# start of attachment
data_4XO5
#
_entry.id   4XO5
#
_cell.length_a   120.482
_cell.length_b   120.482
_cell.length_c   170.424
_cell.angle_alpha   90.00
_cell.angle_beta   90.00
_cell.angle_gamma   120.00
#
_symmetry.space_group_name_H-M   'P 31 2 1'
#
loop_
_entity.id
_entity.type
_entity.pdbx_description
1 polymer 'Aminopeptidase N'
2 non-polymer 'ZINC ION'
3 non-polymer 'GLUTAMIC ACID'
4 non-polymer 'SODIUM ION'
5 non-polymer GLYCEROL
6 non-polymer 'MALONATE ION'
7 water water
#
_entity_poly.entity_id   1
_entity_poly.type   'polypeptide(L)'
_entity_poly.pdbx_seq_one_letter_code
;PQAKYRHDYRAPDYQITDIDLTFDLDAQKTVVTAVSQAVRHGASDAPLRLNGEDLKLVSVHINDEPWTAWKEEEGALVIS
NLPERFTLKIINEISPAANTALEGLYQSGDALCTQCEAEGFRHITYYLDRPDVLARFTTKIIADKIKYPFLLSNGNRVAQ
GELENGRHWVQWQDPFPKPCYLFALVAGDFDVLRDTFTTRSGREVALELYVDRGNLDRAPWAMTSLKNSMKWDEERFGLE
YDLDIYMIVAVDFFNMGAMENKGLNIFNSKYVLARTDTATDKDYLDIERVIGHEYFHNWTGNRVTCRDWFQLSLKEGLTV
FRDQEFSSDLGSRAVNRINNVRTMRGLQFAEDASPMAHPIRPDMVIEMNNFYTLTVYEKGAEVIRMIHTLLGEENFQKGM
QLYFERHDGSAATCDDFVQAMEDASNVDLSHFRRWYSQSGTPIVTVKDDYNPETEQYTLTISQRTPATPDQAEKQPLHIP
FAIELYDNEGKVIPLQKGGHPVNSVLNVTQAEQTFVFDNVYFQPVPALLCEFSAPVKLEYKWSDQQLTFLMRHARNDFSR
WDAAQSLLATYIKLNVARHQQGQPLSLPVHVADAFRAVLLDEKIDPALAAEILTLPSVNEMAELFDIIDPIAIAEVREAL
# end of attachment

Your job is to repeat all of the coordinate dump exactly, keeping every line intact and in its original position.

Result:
data_4XO5
#
_entry.id   4XO5
#
_cell.length_a   120.482
_cell.length_b   120.482
_cell.length_c   170.424
_cell.angle_alpha   90.00
_cell.angle_beta   90.00
_cell.angle_gamma   120.00
#
_symmetry.space_group_name_H-M   'P 31 2 1'
#
loop_
_entity.id
_entity.type
_entity.pdbx_description
1 polymer 'Aminopeptidase N'
2 non-polymer 'ZINC ION'
3 non-polymer 'GLUTAMIC ACID'
4 non-polymer 'SODIUM ION'
5 non-polymer GLYCEROL
6 non-polymer 'MALONATE ION'
7 water water
#
_entity_poly.entity_id   1
_entity_poly.type   'polypeptide(L)'
_entity_poly.pdbx_seq_one_letter_code
;PQAKYRHDYRAPDYQITDIDLTFDLDAQKTVVTAVSQAVRHGASDAPLRLNGEDLKLVSVHINDEPWTAWKEEEGALVIS
NLPERFTLKIINEISPAANTALEGLYQSGDALCTQCEAEGFRHITYYLDRPDVLARFTTKIIADKIKYPFLLSNGNRVAQ
GELENGRHWVQWQDPFPKPCYLFALVAGDFDVLRDTFTTRSGREVALELYVDRGNLDRAPWAMTSLKNSMKWDEERFGLE
YDLDIYMIVAVDFFNMGAMENKGLNIFNSKYVLARTDTATDKDYLDIERVIGHEYFHNWTGNRVTCRDWFQLSLKEGLTV
FRDQEFSSDLGSRAVNRINNVRTMRGLQFAEDASPMAHPIRPDMVIEMNNFYTLTVYEKGAEVIRMIHTLLGEENFQKGM
QLYFERHDGSAATCDDFVQAMEDASNVDLSHFRRWYSQSGTPIVTVKDDYNPETEQYTLTISQRTPATPDQAEKQPLHIP
FAIELYDNEGKVIPLQKGGHPVNSVLNVTQAEQTFVFDNVYFQPVPALLCEFSAPVKLEYKWSDQQLTFLMRHARNDFSR
WDAAQSLLATYIKLNVARHQQGQPLSLPVHVADAFRAVLLDEKIDPALAAEILTLPSVNEMAELFDIIDPIAIAEVREAL